Ben Ambridge, Johnny Acton, Mark Avery, Johnny Beardsall, Karl Bushby, Tom Butler-Bowdon, Peter Chapman, James Fairhead, Jan Filochowski, David Goldblatt, Simon Hall, Tim Harford, Richard Koch, Alysa Levene, Greg Lockwood, Glyn Redworth, Ian Robertson, David Waltham, Sam Wilkin. On behalf of the Zoe Pagnamenta agency: Andrew Blum.
Full client list:
http://www.felicitybryan.com/SallyAuthors.html
Email address:
agency@felicitybryan.com

Agents of: Felicity Bryan Associates

Agency details

Website:
http://www.felicitybryan.com/
About the agency:
No data
Address for submissions:
Felicity Bryan Literary Agency, 2a North Parade Avenue, Oxford OX2 6LX.
Office address:
No data
Email address:
agency@felicitybryan.com
Phone number:
01865 513816
Number of agents:
6
Accepts email submissions:
No
Submission type:
Other - see details
Further submission info:
Fiction: Please write to us enclosing a synopsis and the first three or four consecutive chapters on loose A4 paper, one side only, with double or 1.5 line spacing. Please ensure that the pages are numbered. In the covering letter, tell us briefly about any previously published work and relevant details about yourself. Please include your email address and sufficient return postage if you would like us to return your manuscript, otherwise just a stamped addressed envelope for our response. Do make sure you keep a copy of all material submitted to us. Non-fiction: We suggest you include the following in your submission: A covering letter of ideally not more than one page, explaining who you are and why you are the best person to write the proposed book. An outline of 3-4 pages, on A4 paper, double-spaced, setting out clearly why the book is important and original, what research or experience you are basing it on, how it compares to any other books on the subject, and what you would cover in it. Children's books: We welcome novels for children of 8 and older, including Young Adult novels. We don't represent illustrators, or picture book writers. Please follow the same guidelines as for Fiction in submitting your work to us.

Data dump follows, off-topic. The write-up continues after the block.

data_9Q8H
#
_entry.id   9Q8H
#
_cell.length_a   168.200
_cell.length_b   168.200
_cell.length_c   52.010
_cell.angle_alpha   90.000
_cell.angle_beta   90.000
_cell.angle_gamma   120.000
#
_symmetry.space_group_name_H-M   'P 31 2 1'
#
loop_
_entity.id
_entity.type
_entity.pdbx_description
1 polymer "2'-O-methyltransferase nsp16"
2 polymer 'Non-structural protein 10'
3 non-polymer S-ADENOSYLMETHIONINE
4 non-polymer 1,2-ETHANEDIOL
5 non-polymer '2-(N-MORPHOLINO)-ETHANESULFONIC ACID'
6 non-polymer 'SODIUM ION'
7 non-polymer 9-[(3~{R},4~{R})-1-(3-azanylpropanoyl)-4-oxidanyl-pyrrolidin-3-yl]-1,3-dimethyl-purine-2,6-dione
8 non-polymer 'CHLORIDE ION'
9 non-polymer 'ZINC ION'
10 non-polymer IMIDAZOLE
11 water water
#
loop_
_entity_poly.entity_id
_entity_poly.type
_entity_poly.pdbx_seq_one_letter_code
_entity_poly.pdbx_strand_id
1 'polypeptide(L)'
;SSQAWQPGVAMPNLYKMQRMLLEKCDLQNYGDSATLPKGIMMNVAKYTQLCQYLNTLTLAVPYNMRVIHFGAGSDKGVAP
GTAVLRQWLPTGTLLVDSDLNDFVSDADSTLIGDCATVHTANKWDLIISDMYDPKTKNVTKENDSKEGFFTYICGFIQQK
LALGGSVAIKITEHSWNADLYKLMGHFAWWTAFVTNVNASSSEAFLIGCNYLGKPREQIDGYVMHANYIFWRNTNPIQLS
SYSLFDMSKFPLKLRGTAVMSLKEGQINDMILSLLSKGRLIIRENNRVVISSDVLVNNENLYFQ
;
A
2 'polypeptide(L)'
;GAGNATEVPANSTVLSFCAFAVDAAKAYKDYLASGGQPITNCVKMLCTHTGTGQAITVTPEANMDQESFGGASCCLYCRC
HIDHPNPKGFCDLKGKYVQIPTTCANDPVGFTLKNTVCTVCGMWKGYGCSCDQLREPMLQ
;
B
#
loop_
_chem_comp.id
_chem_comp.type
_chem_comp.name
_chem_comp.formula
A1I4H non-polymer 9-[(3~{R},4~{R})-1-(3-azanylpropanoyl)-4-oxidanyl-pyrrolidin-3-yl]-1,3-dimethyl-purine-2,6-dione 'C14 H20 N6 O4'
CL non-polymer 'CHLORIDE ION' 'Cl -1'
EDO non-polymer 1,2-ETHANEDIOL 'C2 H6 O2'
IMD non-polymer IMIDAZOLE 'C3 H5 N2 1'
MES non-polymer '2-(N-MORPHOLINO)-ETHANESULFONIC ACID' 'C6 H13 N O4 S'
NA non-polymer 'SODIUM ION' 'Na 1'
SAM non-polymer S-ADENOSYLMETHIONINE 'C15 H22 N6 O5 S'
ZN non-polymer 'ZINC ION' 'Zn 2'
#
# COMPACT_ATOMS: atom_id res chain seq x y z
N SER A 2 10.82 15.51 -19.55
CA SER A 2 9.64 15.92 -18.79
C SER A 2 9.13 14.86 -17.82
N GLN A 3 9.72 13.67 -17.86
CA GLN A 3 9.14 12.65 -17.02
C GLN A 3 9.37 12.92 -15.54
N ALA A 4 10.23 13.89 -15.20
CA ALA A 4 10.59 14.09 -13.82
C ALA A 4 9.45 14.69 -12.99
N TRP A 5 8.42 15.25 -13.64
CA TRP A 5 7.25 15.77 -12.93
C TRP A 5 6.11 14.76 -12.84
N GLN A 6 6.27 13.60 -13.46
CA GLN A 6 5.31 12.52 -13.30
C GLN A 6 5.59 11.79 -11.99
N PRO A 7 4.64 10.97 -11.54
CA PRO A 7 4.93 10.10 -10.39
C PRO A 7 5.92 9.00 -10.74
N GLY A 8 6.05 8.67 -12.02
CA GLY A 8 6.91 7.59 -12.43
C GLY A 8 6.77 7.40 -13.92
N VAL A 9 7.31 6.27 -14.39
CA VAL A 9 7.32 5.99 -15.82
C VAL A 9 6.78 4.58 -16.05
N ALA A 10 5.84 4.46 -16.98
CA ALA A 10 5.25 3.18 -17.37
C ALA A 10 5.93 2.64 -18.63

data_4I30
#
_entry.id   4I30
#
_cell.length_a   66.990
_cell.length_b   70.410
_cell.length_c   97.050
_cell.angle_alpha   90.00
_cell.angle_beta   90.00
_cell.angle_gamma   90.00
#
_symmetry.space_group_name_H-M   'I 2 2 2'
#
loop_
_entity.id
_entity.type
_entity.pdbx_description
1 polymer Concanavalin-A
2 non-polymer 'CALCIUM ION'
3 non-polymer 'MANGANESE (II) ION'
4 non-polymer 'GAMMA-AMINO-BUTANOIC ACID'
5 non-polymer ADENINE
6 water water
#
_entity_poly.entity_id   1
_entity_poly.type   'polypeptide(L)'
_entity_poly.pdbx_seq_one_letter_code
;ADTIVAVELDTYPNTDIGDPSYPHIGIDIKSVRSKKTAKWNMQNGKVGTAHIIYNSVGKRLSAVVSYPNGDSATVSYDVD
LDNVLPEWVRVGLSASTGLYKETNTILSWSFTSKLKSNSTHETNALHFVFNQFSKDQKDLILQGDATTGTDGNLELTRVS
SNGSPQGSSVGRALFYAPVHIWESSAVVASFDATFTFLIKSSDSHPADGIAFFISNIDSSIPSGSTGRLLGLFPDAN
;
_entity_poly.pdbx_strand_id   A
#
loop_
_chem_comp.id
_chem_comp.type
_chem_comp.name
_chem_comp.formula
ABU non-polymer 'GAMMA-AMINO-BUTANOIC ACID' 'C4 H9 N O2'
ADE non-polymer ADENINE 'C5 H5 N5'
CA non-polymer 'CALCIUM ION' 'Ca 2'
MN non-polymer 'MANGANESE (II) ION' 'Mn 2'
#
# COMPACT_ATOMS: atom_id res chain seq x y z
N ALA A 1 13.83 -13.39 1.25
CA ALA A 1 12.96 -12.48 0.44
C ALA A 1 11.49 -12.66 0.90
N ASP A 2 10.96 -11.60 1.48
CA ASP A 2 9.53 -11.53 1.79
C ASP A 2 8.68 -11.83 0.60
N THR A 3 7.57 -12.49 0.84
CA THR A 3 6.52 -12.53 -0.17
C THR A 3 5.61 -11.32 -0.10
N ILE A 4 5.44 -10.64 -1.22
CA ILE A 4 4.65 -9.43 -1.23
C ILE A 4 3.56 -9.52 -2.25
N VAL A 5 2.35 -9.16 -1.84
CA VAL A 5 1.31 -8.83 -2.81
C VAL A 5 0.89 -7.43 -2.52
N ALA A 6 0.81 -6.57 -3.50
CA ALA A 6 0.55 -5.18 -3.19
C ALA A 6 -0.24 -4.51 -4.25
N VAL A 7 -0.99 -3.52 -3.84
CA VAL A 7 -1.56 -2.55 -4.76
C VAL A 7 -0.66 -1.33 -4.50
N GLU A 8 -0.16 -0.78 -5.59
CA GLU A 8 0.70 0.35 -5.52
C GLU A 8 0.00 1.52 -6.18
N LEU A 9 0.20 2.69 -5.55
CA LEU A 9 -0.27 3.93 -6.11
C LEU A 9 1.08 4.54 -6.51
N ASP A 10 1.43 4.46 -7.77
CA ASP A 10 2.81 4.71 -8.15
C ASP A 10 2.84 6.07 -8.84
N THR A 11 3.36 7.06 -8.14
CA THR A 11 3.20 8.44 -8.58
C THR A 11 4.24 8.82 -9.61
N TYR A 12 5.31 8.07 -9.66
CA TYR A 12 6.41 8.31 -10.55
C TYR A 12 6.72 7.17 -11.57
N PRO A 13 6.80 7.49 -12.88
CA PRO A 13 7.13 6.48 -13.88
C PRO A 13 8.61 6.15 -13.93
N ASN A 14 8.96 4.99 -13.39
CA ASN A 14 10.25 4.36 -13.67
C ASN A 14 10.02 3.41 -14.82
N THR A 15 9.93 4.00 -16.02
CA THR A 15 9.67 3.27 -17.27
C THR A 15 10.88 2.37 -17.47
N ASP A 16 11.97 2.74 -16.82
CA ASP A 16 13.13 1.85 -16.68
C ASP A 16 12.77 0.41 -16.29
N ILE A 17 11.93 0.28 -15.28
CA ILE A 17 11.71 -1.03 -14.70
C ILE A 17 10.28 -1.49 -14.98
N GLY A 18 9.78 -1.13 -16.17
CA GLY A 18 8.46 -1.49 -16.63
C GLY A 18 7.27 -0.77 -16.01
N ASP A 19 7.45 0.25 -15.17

More info on this agency:
Founded in 1988 by Felicity Bryan, our agency represents a wide variety of distinguished authors writing adult non-fiction, fiction and children's literature. Based in Oxford, we see ourselves very much as an international agency selling rights in our authors' books throughout the world. We also work closely with a select number of film and TV agents. We pride ourselves in the personal attention we give to our clients and when The Society of Authors held a poll of how its members rated their agents we were voted number two.